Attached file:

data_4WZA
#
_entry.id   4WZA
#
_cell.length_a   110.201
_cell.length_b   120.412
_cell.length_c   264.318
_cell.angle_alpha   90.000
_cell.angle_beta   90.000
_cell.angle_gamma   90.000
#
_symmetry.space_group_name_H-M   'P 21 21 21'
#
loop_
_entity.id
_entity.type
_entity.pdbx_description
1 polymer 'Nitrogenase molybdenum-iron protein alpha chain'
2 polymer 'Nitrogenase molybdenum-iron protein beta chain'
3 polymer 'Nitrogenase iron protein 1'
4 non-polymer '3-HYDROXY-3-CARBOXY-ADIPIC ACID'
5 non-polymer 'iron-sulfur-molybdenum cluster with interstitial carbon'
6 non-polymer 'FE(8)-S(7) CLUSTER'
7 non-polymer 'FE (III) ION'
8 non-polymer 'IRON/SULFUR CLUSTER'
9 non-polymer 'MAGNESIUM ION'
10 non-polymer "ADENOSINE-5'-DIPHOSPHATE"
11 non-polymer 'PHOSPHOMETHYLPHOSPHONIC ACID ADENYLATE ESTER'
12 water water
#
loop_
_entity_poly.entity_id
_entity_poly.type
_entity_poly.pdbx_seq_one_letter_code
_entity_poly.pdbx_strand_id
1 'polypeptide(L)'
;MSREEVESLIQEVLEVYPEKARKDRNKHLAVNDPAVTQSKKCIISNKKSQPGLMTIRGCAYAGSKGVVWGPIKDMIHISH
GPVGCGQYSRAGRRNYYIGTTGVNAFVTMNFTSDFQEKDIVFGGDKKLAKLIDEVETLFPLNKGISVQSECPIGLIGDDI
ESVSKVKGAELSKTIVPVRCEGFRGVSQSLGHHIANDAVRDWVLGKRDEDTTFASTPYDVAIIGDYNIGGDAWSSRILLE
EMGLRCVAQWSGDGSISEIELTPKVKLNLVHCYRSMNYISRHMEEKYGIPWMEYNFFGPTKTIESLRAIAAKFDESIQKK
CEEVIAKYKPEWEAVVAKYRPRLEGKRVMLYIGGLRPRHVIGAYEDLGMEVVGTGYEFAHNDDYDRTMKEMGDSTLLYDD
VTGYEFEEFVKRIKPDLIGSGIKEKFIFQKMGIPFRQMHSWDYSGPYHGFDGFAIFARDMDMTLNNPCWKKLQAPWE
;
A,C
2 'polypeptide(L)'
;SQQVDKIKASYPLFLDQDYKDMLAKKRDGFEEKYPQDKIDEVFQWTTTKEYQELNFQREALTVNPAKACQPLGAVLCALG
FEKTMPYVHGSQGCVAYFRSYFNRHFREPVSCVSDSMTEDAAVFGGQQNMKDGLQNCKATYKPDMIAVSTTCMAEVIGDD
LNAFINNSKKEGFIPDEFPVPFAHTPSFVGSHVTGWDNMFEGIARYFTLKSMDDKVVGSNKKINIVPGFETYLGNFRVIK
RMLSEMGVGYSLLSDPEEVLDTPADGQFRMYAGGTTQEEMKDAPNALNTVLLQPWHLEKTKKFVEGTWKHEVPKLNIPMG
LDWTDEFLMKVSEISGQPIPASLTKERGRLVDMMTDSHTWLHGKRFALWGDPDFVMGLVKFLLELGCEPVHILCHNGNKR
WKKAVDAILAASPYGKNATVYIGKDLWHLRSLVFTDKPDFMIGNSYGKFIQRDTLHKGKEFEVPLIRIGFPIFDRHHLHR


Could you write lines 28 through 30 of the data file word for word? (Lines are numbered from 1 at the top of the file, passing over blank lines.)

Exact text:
11 non-polymer 'PHOSPHOMETHYLPHOSPHONIC ACID ADENYLATE ESTER'
12 water water
#